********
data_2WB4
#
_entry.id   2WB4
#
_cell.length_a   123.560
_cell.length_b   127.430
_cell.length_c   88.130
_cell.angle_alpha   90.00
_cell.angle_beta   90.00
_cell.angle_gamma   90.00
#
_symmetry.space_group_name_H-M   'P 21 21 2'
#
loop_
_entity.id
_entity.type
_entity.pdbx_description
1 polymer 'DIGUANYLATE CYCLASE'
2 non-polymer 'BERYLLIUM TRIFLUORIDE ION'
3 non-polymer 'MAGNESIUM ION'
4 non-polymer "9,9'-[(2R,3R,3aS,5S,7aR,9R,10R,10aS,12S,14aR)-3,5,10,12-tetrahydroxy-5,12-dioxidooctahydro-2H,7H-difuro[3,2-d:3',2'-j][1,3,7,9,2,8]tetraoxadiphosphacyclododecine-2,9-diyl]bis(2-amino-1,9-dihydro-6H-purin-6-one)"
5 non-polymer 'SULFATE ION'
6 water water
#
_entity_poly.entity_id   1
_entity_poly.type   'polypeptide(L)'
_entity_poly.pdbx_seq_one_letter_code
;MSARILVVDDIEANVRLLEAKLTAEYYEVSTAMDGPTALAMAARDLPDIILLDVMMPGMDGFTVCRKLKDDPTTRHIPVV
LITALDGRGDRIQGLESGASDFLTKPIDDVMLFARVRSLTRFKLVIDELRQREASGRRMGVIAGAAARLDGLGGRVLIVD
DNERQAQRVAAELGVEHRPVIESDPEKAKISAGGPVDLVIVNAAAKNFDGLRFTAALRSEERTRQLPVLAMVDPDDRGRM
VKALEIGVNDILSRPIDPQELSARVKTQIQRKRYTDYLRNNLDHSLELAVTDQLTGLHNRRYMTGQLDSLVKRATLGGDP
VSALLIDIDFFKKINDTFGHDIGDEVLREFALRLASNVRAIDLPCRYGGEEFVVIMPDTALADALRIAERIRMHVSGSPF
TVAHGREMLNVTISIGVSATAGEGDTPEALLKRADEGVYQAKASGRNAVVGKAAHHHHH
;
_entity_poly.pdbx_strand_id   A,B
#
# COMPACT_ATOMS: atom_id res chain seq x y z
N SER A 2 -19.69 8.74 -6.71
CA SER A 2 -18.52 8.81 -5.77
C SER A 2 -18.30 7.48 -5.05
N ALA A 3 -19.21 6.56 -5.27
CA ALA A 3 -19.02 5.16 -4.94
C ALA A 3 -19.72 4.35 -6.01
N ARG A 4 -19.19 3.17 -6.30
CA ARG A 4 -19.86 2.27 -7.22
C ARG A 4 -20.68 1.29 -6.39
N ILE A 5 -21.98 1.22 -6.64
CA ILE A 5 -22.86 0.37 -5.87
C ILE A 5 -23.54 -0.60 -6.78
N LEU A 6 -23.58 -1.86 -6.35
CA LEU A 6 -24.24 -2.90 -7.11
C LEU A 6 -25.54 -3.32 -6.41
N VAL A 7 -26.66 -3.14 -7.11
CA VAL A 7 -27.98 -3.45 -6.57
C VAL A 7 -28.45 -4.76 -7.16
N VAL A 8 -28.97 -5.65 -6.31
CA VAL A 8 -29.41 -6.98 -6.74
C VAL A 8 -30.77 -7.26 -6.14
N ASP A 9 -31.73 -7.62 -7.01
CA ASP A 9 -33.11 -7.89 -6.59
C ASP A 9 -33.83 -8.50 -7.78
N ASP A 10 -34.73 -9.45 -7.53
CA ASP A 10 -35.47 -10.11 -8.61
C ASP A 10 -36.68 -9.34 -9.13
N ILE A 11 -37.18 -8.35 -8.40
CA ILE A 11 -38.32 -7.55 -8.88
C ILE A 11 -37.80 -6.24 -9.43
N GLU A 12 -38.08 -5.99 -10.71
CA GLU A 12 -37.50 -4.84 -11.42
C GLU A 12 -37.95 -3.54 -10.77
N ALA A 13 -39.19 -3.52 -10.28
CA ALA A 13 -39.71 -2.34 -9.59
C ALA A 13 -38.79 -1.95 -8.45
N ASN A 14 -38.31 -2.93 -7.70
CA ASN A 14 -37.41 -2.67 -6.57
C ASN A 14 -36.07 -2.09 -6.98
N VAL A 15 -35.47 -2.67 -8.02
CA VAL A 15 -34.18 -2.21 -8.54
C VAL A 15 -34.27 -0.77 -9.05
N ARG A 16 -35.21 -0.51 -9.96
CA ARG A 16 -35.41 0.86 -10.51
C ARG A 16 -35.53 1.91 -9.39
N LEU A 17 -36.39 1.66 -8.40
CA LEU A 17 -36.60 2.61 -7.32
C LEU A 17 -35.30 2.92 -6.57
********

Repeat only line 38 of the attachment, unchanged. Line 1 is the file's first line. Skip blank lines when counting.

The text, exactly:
N SER A 2 -19.69 8.74 -6.71